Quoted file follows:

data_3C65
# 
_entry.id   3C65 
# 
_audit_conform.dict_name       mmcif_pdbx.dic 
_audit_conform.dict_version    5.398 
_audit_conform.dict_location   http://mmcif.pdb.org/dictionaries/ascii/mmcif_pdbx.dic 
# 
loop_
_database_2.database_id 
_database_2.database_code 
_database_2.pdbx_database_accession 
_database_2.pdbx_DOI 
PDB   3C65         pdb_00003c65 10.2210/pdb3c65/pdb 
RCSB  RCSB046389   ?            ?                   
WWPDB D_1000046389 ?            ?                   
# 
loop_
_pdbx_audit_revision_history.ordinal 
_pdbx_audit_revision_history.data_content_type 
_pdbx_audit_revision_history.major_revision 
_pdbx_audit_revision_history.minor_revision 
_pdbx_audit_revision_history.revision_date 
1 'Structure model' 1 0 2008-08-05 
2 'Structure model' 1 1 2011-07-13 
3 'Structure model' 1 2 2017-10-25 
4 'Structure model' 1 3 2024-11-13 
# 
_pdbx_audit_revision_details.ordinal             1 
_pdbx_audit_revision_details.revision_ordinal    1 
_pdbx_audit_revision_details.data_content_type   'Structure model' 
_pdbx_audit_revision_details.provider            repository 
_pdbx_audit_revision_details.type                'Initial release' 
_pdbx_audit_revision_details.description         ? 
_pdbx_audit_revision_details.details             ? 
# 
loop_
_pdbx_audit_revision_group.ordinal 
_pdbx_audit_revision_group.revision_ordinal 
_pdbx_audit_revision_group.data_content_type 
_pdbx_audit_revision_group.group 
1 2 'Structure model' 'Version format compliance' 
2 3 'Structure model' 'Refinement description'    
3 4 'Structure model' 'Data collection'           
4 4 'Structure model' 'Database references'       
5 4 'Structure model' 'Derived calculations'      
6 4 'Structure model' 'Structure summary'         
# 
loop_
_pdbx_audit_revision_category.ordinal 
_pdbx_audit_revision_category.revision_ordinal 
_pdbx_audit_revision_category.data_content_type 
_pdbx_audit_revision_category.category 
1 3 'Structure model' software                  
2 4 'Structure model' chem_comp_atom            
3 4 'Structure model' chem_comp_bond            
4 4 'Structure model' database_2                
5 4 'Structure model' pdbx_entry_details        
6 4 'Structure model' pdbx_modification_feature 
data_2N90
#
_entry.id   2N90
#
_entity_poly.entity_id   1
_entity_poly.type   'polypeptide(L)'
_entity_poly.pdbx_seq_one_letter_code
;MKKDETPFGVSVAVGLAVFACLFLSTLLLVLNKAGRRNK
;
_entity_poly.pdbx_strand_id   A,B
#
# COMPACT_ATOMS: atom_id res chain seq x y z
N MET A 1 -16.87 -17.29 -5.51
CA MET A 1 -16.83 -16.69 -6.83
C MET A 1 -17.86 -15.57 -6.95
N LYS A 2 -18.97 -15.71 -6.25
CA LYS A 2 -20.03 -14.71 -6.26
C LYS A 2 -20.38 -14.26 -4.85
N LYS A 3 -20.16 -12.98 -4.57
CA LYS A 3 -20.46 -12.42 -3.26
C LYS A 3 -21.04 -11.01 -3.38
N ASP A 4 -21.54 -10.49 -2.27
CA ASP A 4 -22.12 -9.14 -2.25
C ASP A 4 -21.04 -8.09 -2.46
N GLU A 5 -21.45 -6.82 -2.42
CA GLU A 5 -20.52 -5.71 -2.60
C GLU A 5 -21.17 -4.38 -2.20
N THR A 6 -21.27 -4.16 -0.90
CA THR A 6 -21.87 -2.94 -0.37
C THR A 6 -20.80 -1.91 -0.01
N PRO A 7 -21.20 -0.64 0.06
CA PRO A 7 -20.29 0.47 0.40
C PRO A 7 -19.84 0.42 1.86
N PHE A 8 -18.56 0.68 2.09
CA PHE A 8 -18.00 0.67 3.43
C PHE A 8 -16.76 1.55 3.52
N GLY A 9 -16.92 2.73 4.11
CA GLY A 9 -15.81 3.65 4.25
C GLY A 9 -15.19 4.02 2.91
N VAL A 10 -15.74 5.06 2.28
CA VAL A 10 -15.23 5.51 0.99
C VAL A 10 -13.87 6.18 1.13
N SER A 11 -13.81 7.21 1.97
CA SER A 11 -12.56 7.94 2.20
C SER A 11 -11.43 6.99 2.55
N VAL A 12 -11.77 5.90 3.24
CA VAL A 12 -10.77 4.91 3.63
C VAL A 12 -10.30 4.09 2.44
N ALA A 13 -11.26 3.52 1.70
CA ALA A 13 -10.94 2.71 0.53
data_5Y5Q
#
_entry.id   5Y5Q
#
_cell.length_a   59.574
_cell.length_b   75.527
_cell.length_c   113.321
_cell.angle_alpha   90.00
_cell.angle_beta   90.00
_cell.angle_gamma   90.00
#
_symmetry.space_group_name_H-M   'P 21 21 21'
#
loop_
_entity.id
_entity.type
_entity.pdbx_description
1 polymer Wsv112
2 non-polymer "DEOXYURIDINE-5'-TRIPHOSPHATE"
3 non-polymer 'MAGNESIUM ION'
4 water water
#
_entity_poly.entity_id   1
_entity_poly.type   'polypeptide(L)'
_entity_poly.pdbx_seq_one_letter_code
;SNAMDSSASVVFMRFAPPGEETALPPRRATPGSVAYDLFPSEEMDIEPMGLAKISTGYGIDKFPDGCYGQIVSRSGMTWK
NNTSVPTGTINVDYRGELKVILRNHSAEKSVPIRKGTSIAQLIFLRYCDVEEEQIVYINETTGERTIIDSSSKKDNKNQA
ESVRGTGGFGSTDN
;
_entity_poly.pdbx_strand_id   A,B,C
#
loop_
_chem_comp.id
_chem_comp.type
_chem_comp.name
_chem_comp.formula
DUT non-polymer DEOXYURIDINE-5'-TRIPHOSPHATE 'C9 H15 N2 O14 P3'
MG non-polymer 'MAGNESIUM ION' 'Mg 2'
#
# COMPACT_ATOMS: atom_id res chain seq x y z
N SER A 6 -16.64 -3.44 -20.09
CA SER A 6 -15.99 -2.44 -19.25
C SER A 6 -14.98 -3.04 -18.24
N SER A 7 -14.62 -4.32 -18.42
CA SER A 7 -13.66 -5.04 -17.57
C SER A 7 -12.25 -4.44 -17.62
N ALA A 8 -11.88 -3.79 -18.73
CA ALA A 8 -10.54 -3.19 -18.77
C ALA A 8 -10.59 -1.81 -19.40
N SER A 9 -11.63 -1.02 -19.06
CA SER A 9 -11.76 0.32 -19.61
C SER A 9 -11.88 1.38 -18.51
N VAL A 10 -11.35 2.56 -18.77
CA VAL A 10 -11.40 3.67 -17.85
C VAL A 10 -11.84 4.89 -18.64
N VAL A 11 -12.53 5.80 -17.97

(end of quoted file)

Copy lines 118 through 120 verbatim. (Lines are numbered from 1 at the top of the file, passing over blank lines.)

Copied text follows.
_cell.angle_beta   90.00
_cell.angle_gamma   90.00
#